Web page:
Scientists have studied fossils of a curious wildebeest‘s ancestor from the Ice Age found at a Rusinga Island called Bovid Hill. It seems that the mammal named Rusingoryx atopocranion had a complex nasal structure, that was also developed by a dinosaur that lived 65 million years ago.

The astonishing Rusingoryx antelope shares several common features with a group of hadrosaurs, which existed during the Cretaceous period about 145 to 66 million years ago. The mammal has a hollow bony nasal crest at the front of its face, no other animal on Earth has such a weird characteristic, according to CS Monitor.

The image shows an artist’s interpretation of Rusingoryx atopocranion on the Late Pleistocene. Credit: Todd S. Marshall

Researchers seem to suggest that the Rusingoryx atopocranion presents a case of convergent evolution, a phenomenon that is developed when two species which are not closely related, evolve similar features as a result of adapting to similar environments. The study was published in the journal Current Biology on February 4.

“We have an animal that its skeleton looks a lot like a wildebeest – it’s actually very closely related to modern wildebeests – but its face looks a lot more like something you would see if you went way back in time to the Cretaceous and looked at hadrosaur dinosaurs,”said the study lead author Haley O’Brien to The Christian Science Monitor in an interview.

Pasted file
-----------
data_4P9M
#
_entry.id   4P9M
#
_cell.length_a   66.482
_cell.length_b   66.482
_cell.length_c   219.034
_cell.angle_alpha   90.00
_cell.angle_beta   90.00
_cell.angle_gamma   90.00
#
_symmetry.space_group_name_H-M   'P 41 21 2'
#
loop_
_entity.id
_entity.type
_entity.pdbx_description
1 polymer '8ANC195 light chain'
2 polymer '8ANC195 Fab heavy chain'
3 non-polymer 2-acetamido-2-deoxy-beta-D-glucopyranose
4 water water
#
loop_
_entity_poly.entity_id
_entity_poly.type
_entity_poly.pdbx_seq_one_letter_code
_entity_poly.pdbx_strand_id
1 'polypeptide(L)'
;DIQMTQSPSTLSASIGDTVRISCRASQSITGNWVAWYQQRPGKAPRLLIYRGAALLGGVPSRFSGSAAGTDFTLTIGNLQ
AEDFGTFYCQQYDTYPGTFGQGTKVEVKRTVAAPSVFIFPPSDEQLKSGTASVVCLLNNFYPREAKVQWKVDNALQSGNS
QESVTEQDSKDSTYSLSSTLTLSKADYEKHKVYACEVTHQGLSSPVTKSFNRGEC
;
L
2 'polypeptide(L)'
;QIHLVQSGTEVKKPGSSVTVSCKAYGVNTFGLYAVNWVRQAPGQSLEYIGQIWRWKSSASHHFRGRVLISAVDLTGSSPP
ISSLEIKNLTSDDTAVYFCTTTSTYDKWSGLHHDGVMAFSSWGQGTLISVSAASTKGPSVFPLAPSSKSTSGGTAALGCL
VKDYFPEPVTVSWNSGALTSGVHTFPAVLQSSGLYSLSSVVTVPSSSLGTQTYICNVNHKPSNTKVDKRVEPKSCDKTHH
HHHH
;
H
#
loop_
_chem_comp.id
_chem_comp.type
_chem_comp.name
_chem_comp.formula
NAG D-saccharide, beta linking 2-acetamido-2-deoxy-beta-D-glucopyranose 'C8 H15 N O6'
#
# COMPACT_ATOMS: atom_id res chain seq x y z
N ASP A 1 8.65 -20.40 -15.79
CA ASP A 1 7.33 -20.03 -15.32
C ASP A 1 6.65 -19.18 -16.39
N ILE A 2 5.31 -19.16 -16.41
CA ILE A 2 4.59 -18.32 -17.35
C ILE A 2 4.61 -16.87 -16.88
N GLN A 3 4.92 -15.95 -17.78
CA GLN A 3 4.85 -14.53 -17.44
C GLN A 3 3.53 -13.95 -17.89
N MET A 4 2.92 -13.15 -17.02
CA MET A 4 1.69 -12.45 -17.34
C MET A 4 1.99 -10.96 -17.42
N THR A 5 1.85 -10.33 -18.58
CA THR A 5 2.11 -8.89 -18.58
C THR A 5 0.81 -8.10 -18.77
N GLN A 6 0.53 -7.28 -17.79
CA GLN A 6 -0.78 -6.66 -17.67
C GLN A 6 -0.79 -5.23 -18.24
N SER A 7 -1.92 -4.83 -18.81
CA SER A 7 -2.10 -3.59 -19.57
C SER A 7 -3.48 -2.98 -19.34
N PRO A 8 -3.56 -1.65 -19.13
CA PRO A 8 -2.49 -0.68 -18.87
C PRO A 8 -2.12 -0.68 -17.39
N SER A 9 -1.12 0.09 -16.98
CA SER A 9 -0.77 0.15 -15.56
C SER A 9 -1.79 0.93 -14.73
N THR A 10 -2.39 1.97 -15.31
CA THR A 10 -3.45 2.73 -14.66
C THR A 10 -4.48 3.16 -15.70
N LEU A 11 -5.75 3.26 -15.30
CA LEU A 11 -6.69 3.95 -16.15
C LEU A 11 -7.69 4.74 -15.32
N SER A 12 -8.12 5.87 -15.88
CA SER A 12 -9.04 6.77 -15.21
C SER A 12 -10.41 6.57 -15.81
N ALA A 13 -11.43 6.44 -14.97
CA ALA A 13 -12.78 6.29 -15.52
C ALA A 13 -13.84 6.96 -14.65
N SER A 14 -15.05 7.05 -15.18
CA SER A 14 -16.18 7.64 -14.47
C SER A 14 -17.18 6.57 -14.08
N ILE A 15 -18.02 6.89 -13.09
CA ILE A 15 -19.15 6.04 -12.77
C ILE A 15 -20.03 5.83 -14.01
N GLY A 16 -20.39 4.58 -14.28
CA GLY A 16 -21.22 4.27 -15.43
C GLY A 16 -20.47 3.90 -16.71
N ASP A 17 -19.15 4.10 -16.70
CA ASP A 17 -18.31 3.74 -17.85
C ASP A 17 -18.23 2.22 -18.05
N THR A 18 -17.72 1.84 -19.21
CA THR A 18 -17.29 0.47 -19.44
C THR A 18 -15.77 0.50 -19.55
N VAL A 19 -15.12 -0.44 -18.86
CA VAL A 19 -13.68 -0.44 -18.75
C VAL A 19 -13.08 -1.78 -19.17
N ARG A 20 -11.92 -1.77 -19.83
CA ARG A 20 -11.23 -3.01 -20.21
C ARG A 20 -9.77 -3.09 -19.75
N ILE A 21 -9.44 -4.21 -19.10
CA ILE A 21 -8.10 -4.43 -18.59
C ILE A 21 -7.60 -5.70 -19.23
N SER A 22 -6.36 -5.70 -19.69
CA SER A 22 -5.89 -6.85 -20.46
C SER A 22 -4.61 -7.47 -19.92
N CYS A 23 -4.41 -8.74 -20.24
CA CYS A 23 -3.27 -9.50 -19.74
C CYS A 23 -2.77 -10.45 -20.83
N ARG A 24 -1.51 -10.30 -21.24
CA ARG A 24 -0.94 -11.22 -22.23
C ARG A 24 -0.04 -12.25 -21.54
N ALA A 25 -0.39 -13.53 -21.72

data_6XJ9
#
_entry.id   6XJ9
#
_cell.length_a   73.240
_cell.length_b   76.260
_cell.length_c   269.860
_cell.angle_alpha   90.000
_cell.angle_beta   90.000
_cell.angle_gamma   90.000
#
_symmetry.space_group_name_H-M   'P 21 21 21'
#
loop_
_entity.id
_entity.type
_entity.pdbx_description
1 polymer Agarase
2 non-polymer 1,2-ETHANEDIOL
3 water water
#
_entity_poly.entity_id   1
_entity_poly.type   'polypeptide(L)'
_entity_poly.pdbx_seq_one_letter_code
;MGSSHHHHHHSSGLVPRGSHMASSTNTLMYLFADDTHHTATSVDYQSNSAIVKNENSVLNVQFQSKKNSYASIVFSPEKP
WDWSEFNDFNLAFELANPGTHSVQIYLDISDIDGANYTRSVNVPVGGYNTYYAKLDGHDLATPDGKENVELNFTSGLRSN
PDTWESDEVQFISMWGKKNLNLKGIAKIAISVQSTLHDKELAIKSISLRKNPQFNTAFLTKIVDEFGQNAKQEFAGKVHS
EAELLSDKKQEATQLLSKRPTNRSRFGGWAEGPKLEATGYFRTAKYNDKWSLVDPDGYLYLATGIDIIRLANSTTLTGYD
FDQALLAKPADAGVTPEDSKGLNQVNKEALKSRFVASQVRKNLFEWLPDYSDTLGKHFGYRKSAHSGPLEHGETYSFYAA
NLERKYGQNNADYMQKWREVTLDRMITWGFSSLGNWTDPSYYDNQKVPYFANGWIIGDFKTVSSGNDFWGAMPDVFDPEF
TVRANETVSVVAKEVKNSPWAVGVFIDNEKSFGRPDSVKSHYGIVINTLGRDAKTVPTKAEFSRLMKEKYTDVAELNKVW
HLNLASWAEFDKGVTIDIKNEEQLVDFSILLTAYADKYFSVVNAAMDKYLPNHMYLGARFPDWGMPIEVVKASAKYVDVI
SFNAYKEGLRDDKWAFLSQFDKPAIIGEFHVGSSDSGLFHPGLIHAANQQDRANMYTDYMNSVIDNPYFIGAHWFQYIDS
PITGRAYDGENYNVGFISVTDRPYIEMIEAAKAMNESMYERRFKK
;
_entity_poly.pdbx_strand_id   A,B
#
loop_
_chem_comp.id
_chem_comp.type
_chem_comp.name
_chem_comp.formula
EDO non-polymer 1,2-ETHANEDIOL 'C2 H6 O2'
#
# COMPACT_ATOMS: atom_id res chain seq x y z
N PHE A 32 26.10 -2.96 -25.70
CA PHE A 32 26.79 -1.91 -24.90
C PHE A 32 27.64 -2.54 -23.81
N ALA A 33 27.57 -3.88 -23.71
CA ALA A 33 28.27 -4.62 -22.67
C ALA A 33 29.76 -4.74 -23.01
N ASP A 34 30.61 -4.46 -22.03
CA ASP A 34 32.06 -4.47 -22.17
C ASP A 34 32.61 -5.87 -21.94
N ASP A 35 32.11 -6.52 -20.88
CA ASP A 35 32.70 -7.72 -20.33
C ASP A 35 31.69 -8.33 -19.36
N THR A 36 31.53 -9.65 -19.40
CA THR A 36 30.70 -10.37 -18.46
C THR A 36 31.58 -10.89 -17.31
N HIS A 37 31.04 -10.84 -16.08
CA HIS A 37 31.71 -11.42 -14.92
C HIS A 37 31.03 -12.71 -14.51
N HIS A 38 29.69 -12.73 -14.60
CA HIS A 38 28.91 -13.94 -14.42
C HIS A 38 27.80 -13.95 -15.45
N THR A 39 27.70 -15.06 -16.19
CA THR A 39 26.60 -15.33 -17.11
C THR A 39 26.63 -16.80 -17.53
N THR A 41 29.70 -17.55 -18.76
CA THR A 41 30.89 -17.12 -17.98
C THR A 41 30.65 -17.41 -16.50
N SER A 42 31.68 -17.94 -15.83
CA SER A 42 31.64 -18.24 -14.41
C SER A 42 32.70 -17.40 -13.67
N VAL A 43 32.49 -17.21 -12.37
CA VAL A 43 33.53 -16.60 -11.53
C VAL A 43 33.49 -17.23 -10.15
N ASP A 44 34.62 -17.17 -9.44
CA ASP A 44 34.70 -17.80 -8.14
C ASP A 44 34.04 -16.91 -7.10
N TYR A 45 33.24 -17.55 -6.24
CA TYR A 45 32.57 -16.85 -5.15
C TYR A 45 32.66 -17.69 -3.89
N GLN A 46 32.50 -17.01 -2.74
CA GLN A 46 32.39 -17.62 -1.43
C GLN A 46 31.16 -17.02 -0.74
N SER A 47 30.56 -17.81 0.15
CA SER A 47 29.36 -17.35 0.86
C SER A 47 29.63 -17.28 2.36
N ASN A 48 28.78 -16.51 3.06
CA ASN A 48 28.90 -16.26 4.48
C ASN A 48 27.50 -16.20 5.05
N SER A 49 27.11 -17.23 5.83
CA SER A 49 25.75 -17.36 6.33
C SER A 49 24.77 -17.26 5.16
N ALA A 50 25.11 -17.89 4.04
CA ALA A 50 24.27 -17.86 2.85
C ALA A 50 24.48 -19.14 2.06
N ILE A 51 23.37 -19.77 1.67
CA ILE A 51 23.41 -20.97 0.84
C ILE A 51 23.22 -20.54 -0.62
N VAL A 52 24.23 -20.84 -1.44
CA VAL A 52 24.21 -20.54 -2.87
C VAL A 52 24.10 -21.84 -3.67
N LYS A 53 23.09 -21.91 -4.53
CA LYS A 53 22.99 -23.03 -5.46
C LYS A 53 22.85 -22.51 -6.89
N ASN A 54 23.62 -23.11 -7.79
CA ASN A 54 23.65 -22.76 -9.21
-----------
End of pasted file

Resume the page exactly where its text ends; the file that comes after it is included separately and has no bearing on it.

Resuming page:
Both species, the mammal and the dinosaur, were separated by two continents. The Rusingoryx atopocranion lived during the Pleistocene approximately 65 thousand years ago. On the other hand, the Lambeosaurine hadrosaurs lived during the Cretaceous about 60 million years ago.

Also, they lived in herds and fed from herbs. However, the Rusignoryx was a ruminant which lived on the dry savanna and used several vocal signals to communicate, said study lead author Haley O’Brien. The Lambeosaurine hadrosaurs lived in a tropical rainforest. That being said, she explained that its nasal crests helped them to amplify frequencies of sound to communicate.

The fascinating nose that has been studied by the team of researchers could have provided a great advantage for the two creatures, because a nasal dome could allow them to alert predators or to call their mates, even from large distances across arid plains.

David C. Evans, a vertebrate paleontologist, said to the Monitor that when he first saw the complete skulls that were found in 1983 at Bovid Hill, he was blown away. He wrote that the similarity between both creatures, “which evolved highly domed skulls to house their nasal passages on top of their heads above their eyes”, is truly remarkable.

Source: Current Biology Journal